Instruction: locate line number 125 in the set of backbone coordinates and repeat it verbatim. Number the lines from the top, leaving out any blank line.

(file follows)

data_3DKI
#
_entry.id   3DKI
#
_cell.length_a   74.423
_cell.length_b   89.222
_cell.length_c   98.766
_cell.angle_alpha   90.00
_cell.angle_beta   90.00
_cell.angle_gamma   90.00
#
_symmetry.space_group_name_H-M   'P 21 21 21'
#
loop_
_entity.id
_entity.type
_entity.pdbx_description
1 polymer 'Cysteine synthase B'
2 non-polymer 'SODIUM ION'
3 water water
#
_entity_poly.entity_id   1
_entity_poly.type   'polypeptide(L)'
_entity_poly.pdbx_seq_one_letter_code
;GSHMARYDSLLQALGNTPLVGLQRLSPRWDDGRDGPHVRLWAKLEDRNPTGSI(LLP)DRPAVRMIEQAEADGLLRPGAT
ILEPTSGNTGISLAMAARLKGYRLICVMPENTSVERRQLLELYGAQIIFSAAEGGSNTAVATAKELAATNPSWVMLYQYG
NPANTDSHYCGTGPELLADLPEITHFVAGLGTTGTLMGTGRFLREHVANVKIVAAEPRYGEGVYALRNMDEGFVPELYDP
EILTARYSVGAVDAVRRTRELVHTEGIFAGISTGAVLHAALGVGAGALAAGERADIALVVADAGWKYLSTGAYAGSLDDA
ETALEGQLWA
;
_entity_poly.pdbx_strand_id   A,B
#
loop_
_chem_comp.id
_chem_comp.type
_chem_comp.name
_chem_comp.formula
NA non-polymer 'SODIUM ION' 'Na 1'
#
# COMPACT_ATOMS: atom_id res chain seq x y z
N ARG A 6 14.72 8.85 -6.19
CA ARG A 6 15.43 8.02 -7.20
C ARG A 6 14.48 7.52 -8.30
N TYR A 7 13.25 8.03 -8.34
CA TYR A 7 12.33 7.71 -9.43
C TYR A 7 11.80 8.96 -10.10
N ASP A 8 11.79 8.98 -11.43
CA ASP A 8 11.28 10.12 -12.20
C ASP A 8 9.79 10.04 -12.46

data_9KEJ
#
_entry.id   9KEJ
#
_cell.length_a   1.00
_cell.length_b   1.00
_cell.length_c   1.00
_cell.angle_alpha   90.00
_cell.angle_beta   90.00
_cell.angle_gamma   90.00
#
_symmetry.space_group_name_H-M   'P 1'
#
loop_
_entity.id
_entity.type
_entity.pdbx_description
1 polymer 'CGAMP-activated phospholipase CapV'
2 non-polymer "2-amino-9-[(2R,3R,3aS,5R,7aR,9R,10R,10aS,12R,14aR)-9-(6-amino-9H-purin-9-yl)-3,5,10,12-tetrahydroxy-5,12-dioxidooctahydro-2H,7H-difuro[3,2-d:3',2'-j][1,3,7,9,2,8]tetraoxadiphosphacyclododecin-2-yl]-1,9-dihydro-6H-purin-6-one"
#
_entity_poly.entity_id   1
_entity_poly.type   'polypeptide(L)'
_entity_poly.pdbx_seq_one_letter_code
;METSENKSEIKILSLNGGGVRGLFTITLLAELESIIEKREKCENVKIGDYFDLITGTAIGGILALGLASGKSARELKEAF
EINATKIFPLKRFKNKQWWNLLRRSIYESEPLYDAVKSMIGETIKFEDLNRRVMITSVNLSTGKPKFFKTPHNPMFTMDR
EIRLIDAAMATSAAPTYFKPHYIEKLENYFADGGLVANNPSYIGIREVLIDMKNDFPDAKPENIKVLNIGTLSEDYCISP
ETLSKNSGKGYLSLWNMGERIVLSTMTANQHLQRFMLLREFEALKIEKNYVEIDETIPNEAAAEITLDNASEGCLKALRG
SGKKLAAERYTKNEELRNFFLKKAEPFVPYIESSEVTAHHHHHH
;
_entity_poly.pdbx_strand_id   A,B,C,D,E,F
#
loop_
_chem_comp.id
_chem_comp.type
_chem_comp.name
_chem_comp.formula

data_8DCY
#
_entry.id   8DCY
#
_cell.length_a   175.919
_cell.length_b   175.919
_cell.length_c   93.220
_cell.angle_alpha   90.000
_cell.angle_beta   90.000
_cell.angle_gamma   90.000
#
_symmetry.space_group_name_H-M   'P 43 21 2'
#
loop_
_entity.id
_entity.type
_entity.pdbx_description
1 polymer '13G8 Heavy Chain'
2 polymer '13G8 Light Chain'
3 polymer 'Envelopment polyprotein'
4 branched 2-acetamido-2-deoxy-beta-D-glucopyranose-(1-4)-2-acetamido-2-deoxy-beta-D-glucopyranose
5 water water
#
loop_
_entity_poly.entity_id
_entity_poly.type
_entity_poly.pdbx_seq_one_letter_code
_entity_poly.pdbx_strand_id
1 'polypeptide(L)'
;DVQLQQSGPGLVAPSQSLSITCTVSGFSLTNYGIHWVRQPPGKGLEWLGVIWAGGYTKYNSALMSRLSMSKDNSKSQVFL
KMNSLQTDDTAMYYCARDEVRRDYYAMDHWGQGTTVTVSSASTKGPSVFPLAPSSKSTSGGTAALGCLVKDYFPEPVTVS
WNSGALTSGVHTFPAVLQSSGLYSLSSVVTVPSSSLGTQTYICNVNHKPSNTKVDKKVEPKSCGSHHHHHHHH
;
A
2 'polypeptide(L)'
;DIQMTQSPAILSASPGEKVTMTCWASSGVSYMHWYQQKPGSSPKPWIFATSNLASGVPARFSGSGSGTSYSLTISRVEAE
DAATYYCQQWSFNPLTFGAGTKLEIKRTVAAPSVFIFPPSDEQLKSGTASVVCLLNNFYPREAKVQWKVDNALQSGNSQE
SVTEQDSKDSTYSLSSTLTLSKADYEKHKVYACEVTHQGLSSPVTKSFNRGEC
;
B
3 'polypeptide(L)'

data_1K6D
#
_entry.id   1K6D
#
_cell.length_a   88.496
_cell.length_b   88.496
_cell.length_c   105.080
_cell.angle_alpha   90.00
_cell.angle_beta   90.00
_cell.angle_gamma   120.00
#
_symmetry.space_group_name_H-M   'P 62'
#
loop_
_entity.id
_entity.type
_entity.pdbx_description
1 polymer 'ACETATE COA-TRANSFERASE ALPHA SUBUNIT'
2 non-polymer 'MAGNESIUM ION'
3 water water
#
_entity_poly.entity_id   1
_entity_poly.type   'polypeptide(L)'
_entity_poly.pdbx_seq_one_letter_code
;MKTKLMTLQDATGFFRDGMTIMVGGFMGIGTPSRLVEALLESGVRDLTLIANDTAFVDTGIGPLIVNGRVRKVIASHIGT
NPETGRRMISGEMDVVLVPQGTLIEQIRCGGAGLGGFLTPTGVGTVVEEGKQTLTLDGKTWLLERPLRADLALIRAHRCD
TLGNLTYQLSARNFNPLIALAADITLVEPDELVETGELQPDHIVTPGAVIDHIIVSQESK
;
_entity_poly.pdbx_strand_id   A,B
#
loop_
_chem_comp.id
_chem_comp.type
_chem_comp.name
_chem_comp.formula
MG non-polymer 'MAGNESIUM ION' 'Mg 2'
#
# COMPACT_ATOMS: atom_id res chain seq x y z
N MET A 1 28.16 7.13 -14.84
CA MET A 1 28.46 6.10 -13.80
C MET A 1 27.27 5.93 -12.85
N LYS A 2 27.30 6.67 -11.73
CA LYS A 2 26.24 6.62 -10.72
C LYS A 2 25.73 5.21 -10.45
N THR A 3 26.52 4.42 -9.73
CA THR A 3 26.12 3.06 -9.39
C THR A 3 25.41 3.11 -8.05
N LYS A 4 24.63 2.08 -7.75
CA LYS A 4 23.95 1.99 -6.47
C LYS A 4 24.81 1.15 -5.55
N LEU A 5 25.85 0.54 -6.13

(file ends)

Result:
B